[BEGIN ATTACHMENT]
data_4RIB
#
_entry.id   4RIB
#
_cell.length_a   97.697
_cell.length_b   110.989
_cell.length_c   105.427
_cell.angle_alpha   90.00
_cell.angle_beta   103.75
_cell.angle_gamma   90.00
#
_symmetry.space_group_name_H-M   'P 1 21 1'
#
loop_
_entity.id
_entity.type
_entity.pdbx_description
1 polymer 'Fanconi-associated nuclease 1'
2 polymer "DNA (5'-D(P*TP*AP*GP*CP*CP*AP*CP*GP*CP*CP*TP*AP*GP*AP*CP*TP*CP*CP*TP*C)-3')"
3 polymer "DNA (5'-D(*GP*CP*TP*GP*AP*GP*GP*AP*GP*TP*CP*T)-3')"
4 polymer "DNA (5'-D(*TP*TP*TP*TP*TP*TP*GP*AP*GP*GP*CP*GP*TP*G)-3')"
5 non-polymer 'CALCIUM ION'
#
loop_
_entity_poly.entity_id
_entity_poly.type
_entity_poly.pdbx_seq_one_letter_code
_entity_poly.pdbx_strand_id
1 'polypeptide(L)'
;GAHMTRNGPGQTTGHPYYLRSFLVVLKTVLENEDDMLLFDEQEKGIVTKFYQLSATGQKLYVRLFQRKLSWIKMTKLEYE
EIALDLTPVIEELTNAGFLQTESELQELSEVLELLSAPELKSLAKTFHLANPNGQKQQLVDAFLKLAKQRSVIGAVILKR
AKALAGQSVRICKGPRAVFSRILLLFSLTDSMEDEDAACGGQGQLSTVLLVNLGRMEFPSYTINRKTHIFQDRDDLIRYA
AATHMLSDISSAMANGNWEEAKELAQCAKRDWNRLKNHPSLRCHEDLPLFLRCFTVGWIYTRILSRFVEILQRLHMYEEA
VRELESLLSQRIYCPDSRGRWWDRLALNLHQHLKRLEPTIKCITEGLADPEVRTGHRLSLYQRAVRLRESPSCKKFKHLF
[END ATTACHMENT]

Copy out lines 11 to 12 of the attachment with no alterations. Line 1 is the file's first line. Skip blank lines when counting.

#
_symmetry.space_group_name_H-M   'P 1 21 1'